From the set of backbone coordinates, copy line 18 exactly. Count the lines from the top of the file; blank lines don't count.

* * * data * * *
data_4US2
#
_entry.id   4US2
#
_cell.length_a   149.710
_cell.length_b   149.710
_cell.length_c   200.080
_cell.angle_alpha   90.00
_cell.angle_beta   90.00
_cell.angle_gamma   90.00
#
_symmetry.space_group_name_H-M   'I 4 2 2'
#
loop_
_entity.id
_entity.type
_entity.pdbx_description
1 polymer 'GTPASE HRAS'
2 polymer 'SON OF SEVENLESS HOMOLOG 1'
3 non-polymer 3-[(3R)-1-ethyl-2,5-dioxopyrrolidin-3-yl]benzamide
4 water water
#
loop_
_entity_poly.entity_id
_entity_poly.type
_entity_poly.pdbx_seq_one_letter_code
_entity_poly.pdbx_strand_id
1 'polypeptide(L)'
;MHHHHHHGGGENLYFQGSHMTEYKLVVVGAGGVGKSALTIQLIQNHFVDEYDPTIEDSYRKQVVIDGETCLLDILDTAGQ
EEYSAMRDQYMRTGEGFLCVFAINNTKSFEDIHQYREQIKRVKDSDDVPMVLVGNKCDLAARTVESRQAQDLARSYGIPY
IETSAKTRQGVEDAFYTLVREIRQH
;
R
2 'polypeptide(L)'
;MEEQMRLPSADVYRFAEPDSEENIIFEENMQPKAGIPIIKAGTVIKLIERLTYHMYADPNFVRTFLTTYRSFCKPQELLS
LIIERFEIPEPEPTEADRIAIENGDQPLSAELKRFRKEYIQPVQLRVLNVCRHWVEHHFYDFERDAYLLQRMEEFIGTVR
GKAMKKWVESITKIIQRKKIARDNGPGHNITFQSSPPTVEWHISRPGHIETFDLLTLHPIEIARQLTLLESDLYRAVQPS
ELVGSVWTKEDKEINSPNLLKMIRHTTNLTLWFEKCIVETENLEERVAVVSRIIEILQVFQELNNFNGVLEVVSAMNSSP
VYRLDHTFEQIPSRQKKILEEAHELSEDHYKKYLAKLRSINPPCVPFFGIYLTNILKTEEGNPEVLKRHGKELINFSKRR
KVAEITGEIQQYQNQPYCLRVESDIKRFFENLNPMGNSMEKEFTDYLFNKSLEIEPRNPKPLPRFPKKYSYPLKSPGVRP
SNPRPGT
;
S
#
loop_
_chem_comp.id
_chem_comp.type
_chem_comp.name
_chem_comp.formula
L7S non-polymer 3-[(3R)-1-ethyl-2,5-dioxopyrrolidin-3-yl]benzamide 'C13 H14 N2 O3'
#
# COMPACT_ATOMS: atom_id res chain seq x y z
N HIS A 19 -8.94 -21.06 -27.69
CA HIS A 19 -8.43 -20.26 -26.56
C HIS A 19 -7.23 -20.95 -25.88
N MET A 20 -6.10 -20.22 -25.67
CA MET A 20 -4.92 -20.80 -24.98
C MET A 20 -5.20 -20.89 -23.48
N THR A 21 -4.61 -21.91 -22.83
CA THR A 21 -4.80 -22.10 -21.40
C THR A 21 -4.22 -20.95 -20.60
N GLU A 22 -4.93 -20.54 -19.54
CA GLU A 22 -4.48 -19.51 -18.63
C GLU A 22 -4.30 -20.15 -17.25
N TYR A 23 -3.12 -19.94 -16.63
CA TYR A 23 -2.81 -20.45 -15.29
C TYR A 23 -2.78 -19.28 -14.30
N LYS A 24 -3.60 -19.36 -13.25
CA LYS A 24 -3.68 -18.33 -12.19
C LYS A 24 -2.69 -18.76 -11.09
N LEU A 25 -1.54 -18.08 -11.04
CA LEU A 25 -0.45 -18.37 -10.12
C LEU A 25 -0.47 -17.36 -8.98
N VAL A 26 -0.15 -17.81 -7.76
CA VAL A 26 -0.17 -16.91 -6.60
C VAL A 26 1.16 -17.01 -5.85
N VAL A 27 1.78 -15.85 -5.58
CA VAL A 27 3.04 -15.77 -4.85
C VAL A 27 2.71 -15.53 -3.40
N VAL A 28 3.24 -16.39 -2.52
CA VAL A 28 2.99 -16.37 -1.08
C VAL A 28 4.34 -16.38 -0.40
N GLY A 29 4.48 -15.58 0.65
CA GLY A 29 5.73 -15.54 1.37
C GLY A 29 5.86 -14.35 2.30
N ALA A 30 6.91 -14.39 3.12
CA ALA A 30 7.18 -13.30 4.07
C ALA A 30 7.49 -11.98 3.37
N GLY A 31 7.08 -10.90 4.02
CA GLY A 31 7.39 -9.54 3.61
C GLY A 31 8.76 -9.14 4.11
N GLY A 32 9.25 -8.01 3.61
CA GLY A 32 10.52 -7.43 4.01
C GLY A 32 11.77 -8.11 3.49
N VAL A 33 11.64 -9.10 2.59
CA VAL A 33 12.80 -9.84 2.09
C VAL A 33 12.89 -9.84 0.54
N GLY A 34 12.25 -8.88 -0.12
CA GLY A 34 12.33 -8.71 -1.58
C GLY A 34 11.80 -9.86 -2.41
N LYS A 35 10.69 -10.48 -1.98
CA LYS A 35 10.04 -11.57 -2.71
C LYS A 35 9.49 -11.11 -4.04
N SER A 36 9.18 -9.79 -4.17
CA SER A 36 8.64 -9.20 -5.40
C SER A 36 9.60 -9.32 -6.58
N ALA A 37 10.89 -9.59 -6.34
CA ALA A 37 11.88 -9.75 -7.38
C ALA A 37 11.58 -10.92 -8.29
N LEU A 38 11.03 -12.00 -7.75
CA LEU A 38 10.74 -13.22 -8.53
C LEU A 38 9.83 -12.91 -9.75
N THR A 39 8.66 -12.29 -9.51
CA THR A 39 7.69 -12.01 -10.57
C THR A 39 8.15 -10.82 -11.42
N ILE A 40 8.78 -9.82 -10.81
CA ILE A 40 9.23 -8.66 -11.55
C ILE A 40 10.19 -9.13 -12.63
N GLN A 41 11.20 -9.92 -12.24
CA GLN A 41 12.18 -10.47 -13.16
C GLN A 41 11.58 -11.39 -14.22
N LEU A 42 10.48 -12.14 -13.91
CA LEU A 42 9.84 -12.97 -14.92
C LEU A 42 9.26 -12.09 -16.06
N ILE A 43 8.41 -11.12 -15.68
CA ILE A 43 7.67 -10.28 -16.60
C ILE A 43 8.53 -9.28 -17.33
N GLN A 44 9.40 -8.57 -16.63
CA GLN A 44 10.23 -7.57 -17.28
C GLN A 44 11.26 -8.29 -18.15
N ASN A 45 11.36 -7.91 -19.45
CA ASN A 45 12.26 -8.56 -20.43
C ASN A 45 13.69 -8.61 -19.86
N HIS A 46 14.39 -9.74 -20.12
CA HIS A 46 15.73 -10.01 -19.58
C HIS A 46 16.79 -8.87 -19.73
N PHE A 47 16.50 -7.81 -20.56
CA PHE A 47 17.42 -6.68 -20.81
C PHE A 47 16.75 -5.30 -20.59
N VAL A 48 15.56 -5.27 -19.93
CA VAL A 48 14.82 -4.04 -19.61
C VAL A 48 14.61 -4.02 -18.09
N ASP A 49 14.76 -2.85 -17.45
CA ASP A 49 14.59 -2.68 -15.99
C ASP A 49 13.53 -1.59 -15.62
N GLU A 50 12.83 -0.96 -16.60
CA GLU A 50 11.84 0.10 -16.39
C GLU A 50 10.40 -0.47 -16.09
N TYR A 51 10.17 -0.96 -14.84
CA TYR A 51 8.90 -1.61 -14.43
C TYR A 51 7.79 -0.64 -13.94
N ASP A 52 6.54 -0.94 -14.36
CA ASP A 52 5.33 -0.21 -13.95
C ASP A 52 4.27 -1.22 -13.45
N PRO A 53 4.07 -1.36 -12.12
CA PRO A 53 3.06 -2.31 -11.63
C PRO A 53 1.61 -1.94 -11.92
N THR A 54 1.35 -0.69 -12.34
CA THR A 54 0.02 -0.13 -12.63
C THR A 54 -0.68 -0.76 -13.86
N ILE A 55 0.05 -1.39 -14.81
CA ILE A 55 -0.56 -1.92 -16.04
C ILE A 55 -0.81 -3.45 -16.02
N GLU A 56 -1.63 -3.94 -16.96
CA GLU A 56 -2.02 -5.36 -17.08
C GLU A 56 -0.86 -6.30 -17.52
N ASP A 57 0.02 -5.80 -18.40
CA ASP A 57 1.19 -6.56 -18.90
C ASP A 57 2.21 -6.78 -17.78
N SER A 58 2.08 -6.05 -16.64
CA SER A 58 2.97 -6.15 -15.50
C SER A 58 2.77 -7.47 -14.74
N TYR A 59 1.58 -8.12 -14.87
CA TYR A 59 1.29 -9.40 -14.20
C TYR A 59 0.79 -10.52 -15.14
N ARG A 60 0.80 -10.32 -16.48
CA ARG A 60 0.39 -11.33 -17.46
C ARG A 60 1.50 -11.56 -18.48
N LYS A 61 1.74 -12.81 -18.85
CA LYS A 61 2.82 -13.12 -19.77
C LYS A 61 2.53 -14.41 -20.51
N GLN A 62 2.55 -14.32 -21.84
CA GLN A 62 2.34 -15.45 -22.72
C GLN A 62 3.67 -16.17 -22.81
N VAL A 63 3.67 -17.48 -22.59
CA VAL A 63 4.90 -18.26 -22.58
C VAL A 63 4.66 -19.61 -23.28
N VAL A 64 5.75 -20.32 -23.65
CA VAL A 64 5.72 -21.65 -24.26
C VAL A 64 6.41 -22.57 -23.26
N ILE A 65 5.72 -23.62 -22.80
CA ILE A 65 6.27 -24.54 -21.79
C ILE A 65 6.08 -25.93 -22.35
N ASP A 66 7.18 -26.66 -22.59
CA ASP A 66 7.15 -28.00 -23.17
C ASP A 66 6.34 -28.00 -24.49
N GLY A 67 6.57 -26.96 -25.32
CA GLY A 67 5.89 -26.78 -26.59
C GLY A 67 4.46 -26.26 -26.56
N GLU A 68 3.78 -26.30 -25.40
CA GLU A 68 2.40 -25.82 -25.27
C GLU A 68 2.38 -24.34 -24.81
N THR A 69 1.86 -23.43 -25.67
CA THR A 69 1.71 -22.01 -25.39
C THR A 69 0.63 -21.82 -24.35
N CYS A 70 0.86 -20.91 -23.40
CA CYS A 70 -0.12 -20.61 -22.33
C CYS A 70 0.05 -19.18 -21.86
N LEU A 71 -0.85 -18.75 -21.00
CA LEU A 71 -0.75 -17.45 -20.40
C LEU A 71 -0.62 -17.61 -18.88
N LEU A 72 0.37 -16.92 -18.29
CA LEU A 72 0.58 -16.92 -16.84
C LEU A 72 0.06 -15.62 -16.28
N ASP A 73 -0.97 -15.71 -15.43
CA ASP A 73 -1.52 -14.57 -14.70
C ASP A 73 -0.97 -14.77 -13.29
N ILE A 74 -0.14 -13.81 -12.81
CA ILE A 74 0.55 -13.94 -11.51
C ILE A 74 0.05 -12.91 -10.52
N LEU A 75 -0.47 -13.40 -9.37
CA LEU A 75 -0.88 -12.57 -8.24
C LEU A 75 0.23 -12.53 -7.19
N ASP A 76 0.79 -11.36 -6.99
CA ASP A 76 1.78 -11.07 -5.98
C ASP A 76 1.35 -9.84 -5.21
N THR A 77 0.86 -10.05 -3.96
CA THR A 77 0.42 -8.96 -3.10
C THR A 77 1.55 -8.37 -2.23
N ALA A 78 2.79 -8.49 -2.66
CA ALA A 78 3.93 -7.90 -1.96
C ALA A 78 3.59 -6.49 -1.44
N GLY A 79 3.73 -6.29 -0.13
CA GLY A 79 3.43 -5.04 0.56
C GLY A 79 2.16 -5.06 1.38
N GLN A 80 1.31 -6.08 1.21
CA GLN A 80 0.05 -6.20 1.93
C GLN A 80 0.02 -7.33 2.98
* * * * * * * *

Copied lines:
1 polymer 'GTPASE HRAS'